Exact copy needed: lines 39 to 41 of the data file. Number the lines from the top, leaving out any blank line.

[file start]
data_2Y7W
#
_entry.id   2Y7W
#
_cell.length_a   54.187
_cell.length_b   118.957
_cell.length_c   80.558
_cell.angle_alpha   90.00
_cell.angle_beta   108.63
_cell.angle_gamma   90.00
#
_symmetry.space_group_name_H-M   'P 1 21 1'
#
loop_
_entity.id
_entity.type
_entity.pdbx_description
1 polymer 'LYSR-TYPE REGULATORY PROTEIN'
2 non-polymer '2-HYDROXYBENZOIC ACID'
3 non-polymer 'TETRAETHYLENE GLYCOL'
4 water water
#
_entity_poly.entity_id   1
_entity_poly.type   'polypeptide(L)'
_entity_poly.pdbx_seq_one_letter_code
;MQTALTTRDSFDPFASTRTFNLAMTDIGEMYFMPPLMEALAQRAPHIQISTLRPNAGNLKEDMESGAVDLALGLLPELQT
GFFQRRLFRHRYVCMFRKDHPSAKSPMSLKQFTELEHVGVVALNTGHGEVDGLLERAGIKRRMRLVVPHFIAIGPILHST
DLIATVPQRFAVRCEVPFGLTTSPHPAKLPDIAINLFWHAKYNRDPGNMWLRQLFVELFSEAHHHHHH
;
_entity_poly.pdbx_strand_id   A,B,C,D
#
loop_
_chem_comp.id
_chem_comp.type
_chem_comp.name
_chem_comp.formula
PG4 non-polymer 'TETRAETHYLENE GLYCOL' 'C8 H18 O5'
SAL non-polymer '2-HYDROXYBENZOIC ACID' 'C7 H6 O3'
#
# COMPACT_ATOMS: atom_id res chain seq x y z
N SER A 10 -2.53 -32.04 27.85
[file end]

#
# COMPACT_ATOMS: atom_id res chain seq x y z
N SER A 10 -2.53 -32.04 27.85